– We are listening to the same begging of the question this evening that we had last night. The definition proposed by the Government does not involve the incorporation of the British Air Force Act. Nor does it involve conscription in any way. Everything under the Bill so far as enlistment is concerned is perfectly voluntary We are dealing with the definition of “active service.” The Leader of the Opposition (Mr. Charlton) has proposed a definition in these terms–” A man shall be deemed to be on active service when he is attached to or forms part of a Force which is engaged in operations against the enemy.” He takes certain words from the definition proposed by the Government, and stops at the point I have indicated. ‘ So far as that part of the definition is concerned it is not confined to operations in Australia. Any force on active service anywhere against an enemy would be on active service under this definition. The honorable gentleman does not confine his definition to operations in Australia. There are other sections of our Forces which might be outside Australia in the same way as the section which the honorable gentleman has included in his definition, but which might not be employed in active service at a particular time. I can give an instance from the late war. After the Germans in New Britain had surrendered there was no war going on in New Britain. We had men there who were not engaged in operations against the enemy ; they were merely holding what was then a foreign country. They were in military occupation of it, and the question arose whether they were under any Act at all. Our Defence Act was altered in such a way as to include them within £he definition of active service from 1917 onwards.
– When they .occupied Rabaul this definition did not appear in the Defence Act.
– That is so. While they were fighting they were under the Army Act, but when they came into occupation of the territory and’ were not fighting, there was some doubt whether they were under the Army Act, or our Defence Act, and whether they could be convicted of a crime of any sort.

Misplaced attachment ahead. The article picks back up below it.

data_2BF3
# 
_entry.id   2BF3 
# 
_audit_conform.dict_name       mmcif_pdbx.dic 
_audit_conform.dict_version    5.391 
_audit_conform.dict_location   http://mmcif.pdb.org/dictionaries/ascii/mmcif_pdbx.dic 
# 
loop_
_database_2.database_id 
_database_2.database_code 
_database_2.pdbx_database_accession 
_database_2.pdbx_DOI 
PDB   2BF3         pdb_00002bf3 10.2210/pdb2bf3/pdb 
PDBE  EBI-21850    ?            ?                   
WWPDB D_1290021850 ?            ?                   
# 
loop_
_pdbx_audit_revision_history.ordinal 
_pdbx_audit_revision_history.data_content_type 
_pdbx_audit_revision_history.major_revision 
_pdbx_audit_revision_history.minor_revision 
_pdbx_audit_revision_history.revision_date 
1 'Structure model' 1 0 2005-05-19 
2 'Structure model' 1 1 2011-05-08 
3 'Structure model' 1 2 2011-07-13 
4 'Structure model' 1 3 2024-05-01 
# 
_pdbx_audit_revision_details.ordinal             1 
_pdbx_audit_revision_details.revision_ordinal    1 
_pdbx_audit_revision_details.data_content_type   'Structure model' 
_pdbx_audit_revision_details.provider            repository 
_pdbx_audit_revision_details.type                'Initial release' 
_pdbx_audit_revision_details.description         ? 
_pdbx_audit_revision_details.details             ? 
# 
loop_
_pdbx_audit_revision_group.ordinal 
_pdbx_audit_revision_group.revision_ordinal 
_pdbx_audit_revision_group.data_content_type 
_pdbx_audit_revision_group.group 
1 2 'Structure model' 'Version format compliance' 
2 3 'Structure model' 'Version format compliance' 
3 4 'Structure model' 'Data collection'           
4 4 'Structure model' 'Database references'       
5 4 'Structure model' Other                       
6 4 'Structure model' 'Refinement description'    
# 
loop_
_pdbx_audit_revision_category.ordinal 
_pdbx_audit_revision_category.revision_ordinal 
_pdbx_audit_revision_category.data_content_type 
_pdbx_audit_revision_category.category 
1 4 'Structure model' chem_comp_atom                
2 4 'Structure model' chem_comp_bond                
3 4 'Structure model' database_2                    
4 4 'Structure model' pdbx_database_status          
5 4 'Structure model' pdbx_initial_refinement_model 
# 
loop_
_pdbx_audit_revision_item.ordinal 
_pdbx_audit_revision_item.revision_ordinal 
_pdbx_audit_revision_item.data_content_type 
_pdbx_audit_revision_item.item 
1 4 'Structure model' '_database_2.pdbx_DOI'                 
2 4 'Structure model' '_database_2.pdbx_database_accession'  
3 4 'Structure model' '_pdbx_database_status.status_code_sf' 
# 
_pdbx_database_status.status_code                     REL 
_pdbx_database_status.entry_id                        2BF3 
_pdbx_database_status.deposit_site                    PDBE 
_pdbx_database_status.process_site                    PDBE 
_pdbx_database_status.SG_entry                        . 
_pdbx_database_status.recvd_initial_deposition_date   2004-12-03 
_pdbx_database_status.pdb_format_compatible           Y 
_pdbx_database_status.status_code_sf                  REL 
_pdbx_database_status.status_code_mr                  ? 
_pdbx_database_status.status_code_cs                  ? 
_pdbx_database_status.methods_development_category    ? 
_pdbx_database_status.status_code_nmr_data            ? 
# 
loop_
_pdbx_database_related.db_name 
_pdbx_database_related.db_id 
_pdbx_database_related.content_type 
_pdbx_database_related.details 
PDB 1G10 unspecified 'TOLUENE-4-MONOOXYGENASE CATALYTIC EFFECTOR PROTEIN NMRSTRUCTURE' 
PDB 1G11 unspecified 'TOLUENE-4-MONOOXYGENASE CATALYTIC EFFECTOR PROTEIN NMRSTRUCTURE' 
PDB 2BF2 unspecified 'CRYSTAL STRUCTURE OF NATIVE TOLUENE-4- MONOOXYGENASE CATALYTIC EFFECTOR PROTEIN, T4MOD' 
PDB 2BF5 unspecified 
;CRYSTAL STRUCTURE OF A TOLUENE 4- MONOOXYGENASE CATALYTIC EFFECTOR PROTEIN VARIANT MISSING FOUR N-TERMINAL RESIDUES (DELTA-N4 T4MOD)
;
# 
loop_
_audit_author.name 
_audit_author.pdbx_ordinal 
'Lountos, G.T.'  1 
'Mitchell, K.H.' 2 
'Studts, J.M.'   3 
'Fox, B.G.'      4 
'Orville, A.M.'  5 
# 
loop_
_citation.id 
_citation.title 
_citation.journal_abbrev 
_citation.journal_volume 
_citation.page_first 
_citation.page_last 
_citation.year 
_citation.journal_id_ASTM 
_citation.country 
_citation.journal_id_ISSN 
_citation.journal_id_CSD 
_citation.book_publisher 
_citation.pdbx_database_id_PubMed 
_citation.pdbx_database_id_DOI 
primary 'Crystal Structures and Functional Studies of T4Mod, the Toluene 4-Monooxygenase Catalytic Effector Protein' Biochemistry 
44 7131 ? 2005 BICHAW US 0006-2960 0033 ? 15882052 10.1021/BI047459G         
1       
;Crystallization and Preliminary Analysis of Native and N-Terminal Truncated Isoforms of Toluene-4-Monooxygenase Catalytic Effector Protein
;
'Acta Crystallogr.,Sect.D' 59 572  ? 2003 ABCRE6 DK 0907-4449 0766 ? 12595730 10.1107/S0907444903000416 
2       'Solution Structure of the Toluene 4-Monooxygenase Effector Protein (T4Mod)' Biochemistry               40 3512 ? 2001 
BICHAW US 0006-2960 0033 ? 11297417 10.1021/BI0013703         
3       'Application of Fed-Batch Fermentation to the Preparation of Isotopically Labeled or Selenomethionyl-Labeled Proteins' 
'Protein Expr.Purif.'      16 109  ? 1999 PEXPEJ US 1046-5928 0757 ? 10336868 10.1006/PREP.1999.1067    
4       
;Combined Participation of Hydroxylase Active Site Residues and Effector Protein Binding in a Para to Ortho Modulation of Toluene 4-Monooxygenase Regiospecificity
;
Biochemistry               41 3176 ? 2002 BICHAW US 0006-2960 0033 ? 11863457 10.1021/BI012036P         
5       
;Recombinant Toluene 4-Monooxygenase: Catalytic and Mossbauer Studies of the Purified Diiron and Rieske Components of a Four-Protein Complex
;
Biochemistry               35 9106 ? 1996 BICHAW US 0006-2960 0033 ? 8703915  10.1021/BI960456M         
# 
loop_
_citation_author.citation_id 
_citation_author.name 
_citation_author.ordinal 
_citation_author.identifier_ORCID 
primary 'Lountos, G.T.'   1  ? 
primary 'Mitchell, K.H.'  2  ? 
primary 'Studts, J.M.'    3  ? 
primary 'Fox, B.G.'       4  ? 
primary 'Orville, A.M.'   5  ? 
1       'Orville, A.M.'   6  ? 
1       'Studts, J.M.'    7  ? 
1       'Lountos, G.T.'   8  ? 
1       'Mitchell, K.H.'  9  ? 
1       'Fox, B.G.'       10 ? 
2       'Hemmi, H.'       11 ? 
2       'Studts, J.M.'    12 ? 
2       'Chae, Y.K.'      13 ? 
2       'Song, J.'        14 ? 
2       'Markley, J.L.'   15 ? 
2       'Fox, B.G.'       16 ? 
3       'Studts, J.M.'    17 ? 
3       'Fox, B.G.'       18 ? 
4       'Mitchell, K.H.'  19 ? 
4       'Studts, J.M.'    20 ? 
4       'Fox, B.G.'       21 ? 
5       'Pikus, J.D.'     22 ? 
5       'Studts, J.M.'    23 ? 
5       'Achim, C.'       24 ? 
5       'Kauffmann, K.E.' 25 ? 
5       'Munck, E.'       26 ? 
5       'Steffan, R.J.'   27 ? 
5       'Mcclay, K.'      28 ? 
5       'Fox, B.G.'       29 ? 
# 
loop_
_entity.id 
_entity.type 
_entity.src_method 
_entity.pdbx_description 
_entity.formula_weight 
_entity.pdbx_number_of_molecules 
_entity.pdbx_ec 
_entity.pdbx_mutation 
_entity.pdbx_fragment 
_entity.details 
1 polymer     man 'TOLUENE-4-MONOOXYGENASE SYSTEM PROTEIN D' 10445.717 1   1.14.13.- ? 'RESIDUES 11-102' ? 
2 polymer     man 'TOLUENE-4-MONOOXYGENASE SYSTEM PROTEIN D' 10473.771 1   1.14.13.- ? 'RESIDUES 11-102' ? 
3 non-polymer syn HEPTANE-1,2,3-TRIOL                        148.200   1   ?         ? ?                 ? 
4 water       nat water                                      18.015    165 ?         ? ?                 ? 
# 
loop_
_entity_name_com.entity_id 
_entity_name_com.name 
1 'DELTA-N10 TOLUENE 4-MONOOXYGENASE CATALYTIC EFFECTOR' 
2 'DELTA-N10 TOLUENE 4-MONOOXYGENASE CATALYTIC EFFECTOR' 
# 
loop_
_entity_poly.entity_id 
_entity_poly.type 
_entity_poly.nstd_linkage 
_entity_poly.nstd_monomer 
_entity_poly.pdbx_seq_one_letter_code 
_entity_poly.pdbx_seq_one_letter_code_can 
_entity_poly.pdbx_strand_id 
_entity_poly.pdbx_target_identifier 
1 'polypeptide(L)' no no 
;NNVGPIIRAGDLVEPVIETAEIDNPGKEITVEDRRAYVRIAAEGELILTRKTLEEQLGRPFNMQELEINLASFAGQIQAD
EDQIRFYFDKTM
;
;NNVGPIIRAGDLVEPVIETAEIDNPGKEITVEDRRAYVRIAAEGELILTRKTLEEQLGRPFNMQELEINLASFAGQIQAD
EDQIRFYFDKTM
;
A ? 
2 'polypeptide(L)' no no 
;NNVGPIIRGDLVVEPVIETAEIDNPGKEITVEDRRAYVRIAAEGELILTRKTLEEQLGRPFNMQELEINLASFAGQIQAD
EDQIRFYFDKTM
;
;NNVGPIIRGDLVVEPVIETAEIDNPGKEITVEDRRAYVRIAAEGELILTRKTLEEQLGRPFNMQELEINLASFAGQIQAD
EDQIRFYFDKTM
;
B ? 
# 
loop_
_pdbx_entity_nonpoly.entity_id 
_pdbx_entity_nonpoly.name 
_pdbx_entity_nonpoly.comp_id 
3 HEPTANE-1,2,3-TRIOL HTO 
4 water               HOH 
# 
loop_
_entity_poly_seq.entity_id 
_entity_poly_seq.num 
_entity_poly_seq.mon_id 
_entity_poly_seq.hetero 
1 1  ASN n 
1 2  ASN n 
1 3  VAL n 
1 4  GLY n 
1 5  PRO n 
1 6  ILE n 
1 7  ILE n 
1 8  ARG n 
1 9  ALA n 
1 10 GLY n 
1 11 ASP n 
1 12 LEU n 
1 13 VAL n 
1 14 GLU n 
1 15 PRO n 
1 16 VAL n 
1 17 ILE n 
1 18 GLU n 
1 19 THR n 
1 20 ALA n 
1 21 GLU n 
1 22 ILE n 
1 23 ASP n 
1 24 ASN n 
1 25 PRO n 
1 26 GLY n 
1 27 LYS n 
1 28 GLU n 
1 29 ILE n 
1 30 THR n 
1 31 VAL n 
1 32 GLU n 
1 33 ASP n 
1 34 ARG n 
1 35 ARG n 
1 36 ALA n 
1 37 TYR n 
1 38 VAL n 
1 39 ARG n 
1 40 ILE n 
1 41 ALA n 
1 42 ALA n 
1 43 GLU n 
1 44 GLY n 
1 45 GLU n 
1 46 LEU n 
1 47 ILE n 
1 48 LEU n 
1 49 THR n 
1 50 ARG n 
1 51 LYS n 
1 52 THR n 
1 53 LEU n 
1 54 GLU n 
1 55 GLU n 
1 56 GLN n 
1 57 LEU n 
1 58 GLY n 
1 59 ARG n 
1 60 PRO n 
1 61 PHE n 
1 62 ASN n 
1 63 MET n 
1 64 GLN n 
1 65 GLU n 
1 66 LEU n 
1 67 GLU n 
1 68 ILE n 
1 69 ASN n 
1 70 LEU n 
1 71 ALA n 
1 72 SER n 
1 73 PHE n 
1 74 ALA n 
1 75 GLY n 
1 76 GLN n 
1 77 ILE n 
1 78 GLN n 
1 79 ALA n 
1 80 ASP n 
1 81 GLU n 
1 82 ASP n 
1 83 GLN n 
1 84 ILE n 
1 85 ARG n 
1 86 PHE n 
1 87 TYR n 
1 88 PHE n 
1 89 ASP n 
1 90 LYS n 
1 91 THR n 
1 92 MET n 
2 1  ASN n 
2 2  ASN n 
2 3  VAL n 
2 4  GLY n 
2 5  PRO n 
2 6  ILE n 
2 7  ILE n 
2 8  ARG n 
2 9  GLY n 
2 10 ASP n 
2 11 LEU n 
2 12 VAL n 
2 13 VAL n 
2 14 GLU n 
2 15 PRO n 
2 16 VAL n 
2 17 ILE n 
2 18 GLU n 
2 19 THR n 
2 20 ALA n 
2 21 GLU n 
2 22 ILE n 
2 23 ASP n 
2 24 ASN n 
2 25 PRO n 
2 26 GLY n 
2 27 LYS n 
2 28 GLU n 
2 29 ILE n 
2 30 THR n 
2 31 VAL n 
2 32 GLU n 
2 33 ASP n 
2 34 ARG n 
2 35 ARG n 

– Some were convicted all the same. Some men got five years for conduct in Rabaul.
– The Defence Act had to be altered by this Parliament to bring those men under the- definition of active service. If our Defence Act had not been altered to cover the case of the men at Rabaul, all sorts of difficulties might subsequently have arisen in connexion, for instance, with the . gratuity payments which were made on account of active service. We are not necessarily saying in the definition we now propose that the men of our Air Force shall be subject to any Act other than the measure now under consideration.
– Then the Government are accepting the amendment of the Leader of the Opposition.
– We are proposing to add to that amendment. The honorable member’s interjection reminds me that I promised to look up for him what has been done in this connexion in Canada. In the Canadian Air Force Act I find this definition -
The expression “ on active service “ as applied to a person subject to these regulations means, whenever he is attached to or forms part of a Force which is engaged in operations against the enemy or is engaged in warlike operations in a country which is wholly or partly occupied by the enemy, or is in the military occupation of a foreign country.
– What is the date of that’ definition ?
– The 21st August, 1920. That is the definition of “ active service “ applying to the Canadian Air Force at the present time, and it is the definition we propose here.
.- If the Minister had been discussing a naval instead of a military question, I would be inclined to say of him that he was making somewhat heavy weather. As it is, I am obliged to use another figure of speech, and declare that he seems to be exceedingly uncomfortable in the strategic position he has taken up in -regard to this particular clause. If anything were necessary to demonstrate the futility of “his position, he has supplied it in the speech he has just delivered. I had not intended to contribute anything to this, aspect of the debate until the Minister rose to justify his attitude. He has been good enough to inform the Committee that the amendment moved by the Leader of the Opposition (Mr. Charlton) would carry us quite as far as the amendment he has submitted himself.
– I did not say that.